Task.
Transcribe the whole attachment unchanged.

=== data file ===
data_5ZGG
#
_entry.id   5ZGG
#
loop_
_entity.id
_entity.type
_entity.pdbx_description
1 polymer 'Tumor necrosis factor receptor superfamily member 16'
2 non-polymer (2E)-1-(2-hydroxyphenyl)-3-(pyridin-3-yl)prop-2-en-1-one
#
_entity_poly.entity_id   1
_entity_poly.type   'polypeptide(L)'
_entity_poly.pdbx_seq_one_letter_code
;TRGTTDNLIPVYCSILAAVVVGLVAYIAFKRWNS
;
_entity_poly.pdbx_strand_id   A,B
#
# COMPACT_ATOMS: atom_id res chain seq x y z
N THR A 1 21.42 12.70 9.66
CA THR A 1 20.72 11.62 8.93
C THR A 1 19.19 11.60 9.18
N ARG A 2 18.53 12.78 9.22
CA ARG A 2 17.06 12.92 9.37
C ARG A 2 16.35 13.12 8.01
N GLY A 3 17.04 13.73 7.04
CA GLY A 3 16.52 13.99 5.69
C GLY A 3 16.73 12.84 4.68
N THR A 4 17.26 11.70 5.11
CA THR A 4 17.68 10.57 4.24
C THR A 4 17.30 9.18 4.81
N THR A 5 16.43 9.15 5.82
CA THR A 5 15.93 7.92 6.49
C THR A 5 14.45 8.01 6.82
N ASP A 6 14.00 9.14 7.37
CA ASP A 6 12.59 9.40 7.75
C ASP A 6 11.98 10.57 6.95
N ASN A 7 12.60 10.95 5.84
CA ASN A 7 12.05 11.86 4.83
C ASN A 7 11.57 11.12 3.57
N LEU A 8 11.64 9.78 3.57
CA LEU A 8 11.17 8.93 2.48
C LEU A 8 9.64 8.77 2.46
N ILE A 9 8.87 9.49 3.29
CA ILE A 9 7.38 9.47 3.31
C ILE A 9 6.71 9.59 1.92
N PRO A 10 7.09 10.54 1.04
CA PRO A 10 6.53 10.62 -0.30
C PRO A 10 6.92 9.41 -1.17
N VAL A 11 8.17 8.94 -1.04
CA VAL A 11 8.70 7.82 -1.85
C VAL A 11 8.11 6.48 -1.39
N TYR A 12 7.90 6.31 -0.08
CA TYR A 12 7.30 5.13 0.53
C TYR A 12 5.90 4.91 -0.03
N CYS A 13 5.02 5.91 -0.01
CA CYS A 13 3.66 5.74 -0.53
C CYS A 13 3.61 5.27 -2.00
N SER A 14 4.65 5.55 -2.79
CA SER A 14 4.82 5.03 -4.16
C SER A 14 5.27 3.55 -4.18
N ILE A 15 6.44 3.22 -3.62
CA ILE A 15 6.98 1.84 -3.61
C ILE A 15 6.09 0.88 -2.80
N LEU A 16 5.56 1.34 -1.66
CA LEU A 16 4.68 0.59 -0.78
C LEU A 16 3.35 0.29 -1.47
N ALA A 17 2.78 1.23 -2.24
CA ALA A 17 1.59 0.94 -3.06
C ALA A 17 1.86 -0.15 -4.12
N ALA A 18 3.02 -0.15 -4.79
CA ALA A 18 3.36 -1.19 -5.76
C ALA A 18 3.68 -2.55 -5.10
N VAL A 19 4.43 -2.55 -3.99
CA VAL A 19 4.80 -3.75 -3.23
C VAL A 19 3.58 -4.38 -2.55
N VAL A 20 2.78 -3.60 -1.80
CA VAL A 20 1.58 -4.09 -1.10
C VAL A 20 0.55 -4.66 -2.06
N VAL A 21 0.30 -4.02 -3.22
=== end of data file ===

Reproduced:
data_5ZGG
#
_entry.id   5ZGG
#
loop_
_entity.id
_entity.type
_entity.pdbx_description
1 polymer 'Tumor necrosis factor receptor superfamily member 16'
2 non-polymer (2E)-1-(2-hydroxyphenyl)-3-(pyridin-3-yl)prop-2-en-1-one
#
_entity_poly.entity_id   1
_entity_poly.type   'polypeptide(L)'
_entity_poly.pdbx_seq_one_letter_code
;TRGTTDNLIPVYCSILAAVVVGLVAYIAFKRWNS
;
_entity_poly.pdbx_strand_id   A,B
#
# COMPACT_ATOMS: atom_id res chain seq x y z
N THR A 1 21.42 12.70 9.66
CA THR A 1 20.72 11.62 8.93
C THR A 1 19.19 11.60 9.18
N ARG A 2 18.53 12.78 9.22
CA ARG A 2 17.06 12.92 9.37
C ARG A 2 16.35 13.12 8.01
N GLY A 3 17.04 13.73 7.04
CA GLY A 3 16.52 13.99 5.69
C GLY A 3 16.73 12.84 4.68
N THR A 4 17.26 11.70 5.11
CA THR A 4 17.68 10.57 4.24
C THR A 4 17.30 9.18 4.81
N THR A 5 16.43 9.15 5.82
CA THR A 5 15.93 7.92 6.49
C THR A 5 14.45 8.01 6.82
N ASP A 6 14.00 9.14 7.37
CA ASP A 6 12.59 9.40 7.75
C ASP A 6 11.98 10.57 6.95
N ASN A 7 12.60 10.95 5.84
CA ASN A 7 12.05 11.86 4.83
C ASN A 7 11.57 11.12 3.57
N LEU A 8 11.64 9.78 3.57
CA LEU A 8 11.17 8.93 2.48
C LEU A 8 9.64 8.77 2.46
N ILE A 9 8.87 9.49 3.29
CA ILE A 9 7.38 9.47 3.31
C ILE A 9 6.71 9.59 1.92
N PRO A 10 7.09 10.54 1.04
CA PRO A 10 6.53 10.62 -0.30
C PRO A 10 6.92 9.41 -1.17
N VAL A 11 8.17 8.94 -1.04
CA VAL A 11 8.70 7.82 -1.85
C VAL A 11 8.11 6.48 -1.39
N TYR A 12 7.90 6.31 -0.08
CA TYR A 12 7.30 5.13 0.53
C TYR A 12 5.90 4.91 -0.03
N CYS A 13 5.02 5.91 -0.01
CA CYS A 13 3.66 5.74 -0.53
C CYS A 13 3.61 5.27 -2.00
N SER A 14 4.65 5.55 -2.79
CA SER A 14 4.82 5.03 -4.16
C SER A 14 5.27 3.55 -4.18
N ILE A 15 6.44 3.22 -3.62
CA ILE A 15 6.98 1.84 -3.61
C ILE A 15 6.09 0.88 -2.80
N LEU A 16 5.56 1.34 -1.66
CA LEU A 16 4.68 0.59 -0.78
C LEU A 16 3.35 0.29 -1.47
N ALA A 17 2.78 1.23 -2.24
CA ALA A 17 1.59 0.94 -3.06
C ALA A 17 1.86 -0.15 -4.12
N ALA A 18 3.02 -0.15 -4.79
CA ALA A 18 3.36 -1.19 -5.76
C ALA A 18 3.68 -2.55 -5.10
N VAL A 19 4.43 -2.55 -3.99
CA VAL A 19 4.80 -3.75 -3.23
C VAL A 19 3.58 -4.38 -2.55
N VAL A 20 2.78 -3.60 -1.80
CA VAL A 20 1.58 -4.09 -1.10
C VAL A 20 0.55 -4.66 -2.06
N VAL A 21 0.30 -4.02 -3.22